A mayor in North Carolina announced the city council will no longer open meetings with prayer after an anti-religion activist group complained.
Mebane Mayor Ed Hooks announced a transition from the opening prayer to a moment of silence after the Wisconsin-based Freedom From Religion Foundation (FFRF) threatened legal action.
“We normally open up with an invocation,” Hooks said before reading from a statement. “Because of Mebane’s conviction that the diversity of our strongly-held beliefs makes us greater, not weaker. And because of our commitment to show respect to all faiths, beliefs, and perspectives, Mebane’s City Council will no longer open with an invocation.”
The change came after Councilmember Tim Bradley opened the meeting with an invocation, which the FFRF claimed was an unconstitutional act.
“Prayer at government meetings is unnecessary, inappropriate, and divisive, and the best solution is to discontinue it altogether,” Christopher Line, FFRF attorney, wrote in a letter. “Board members are of course free to pray privately or to worship on their own time in their own way, but they should not worship on taxpayers’ time.”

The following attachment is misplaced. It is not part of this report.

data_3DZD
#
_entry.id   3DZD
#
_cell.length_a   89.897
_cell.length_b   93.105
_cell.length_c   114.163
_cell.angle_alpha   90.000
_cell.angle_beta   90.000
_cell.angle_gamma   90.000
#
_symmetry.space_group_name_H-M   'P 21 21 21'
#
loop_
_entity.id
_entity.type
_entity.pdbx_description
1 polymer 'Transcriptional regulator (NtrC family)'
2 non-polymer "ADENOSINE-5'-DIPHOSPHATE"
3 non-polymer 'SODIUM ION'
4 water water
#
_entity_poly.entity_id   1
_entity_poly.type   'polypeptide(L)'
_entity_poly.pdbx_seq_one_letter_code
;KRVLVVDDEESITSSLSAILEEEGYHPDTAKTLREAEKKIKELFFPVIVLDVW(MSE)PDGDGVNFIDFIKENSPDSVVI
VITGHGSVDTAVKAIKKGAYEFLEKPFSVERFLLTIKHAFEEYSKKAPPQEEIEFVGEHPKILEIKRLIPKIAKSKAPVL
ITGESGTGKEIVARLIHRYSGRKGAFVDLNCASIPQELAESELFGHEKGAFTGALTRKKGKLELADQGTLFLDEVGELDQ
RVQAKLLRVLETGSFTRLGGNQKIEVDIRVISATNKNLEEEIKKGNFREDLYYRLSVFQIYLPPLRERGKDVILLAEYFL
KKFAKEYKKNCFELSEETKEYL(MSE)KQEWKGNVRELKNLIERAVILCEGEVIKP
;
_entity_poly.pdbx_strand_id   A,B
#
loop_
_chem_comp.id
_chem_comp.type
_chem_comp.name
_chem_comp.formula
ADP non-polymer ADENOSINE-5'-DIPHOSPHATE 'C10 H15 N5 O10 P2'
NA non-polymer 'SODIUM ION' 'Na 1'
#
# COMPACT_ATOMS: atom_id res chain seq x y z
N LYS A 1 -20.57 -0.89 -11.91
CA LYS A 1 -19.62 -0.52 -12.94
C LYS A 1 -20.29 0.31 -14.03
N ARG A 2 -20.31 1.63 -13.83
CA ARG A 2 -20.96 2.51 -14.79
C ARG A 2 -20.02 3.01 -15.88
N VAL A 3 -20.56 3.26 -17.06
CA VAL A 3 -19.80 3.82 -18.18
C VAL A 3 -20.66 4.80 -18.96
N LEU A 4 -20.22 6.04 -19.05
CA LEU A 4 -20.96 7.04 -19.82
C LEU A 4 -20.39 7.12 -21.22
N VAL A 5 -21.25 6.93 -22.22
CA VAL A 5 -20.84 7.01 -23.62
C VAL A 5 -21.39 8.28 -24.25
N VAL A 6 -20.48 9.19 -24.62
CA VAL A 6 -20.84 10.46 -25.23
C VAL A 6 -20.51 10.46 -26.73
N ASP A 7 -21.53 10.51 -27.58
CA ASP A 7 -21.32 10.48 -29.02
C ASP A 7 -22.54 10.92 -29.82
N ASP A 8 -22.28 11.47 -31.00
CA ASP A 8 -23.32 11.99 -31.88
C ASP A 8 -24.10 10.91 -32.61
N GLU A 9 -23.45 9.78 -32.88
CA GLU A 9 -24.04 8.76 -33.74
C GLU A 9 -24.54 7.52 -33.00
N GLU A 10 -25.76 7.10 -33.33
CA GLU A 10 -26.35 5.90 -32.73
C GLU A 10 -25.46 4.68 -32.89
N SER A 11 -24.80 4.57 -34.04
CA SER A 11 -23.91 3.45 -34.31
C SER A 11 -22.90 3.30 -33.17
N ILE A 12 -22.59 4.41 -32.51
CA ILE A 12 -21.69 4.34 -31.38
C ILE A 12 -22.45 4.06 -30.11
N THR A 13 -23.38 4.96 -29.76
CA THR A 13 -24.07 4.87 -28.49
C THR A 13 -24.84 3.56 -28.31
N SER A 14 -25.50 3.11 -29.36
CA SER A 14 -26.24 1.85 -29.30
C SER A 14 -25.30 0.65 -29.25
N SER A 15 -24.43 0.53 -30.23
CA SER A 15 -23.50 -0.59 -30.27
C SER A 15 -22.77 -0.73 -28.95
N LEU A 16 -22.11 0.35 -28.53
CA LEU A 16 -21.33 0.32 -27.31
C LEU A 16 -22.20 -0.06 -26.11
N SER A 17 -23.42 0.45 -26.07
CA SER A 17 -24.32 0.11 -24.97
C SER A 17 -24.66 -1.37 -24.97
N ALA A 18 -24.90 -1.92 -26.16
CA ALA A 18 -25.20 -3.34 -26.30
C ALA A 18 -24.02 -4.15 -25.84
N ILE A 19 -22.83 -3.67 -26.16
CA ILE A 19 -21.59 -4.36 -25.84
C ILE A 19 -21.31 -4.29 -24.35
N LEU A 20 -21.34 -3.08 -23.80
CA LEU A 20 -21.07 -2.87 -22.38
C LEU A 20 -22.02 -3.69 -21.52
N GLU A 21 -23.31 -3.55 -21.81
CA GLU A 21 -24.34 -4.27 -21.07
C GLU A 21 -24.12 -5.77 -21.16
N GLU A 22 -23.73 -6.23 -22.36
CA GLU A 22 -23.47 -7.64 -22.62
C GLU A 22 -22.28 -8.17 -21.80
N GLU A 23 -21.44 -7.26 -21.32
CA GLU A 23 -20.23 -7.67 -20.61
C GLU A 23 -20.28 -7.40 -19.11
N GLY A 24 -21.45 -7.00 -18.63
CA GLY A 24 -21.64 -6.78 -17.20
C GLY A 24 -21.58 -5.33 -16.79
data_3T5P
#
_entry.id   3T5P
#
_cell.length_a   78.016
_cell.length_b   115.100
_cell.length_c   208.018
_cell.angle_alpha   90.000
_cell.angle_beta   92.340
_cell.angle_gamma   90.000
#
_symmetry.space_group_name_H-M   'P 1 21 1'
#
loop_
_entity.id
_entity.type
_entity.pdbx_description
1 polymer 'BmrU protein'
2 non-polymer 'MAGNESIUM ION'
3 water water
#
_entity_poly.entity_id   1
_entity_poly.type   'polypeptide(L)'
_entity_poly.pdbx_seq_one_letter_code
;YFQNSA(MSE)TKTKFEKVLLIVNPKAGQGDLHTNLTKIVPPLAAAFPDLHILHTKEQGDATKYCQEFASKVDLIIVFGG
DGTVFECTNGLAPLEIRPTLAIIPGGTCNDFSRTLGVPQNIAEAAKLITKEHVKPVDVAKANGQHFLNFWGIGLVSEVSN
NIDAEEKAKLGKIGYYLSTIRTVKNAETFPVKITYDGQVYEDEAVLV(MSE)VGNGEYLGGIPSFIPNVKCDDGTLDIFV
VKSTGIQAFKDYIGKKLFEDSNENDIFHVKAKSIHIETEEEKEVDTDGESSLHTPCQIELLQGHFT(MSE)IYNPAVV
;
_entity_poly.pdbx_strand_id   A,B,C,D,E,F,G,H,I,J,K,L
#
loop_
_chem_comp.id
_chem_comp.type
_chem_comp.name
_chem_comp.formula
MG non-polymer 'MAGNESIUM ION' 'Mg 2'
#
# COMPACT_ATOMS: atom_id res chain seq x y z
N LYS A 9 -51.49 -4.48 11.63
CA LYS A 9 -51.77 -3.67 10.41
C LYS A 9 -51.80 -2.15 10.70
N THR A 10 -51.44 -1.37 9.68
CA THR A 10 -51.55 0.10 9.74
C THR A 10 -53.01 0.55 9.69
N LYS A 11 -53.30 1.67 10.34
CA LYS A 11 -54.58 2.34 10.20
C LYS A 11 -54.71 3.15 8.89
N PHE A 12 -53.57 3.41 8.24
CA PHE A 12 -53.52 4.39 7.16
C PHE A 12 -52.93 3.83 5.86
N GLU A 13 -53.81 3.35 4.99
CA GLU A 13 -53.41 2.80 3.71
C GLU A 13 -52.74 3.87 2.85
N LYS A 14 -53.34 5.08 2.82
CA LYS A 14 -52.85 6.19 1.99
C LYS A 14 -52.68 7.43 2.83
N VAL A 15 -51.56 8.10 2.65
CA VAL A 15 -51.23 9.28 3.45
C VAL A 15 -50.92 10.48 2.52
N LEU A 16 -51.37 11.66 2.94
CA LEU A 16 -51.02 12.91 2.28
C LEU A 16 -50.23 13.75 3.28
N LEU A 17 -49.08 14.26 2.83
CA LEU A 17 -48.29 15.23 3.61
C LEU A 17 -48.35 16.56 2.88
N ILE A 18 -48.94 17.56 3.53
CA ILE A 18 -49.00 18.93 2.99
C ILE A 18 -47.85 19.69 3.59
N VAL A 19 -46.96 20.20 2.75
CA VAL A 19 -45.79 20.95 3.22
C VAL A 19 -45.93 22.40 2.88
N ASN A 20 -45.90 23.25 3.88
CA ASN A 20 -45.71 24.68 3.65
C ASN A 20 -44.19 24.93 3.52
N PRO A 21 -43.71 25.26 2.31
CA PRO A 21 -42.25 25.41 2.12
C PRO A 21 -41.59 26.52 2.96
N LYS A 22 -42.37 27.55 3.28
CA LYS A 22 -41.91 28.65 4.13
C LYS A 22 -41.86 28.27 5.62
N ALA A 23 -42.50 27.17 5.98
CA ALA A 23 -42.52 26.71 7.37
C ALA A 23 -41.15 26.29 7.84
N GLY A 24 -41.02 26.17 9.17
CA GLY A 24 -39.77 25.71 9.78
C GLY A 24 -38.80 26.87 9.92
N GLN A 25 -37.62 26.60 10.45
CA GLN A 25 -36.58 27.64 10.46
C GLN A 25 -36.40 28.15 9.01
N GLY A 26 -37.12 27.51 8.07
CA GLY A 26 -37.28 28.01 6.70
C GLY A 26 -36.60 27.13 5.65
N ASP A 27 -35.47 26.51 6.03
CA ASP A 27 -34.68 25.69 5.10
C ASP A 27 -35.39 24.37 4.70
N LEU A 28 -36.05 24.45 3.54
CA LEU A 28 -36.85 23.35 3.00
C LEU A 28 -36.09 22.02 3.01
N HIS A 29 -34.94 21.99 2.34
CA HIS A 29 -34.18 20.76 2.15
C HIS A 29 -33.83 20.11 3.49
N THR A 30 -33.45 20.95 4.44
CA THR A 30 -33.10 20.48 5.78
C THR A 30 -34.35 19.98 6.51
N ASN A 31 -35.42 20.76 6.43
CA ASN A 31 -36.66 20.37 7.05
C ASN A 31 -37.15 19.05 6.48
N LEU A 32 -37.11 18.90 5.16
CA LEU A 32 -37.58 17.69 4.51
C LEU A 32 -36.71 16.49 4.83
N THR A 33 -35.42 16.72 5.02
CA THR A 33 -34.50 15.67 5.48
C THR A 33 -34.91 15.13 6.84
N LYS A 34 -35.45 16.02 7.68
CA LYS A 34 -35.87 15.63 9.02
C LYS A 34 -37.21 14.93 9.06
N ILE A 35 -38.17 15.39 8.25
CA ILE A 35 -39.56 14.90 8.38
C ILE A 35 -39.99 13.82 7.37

Line added: “In order to demonstrate the Board’s respect for the diverse range of religious and non-religious citizens living in Mebane, we urge you to concentrate on civil matters and leave religion to the private conscience of each individual by ending the practice of hosting prayers at the Council’s meetings.”
But the city council during a meeting on Jan. 3 decided to resurrect and revise the invocation tradition, Alamance News reports.
Councilmembers were on both sides of keeping the moment of silence or going back to prayer, and several community members spoke out saying a prayer before the meeting is supported by the Constitution and the Supreme Court.
After hearing from the public, the city council voted unanimously to reconsider the prayer policy at the next meeting scheduled for February 14. The city’s attorney, Lawson Brown, wrote up recommendations for the new policy on prayer.
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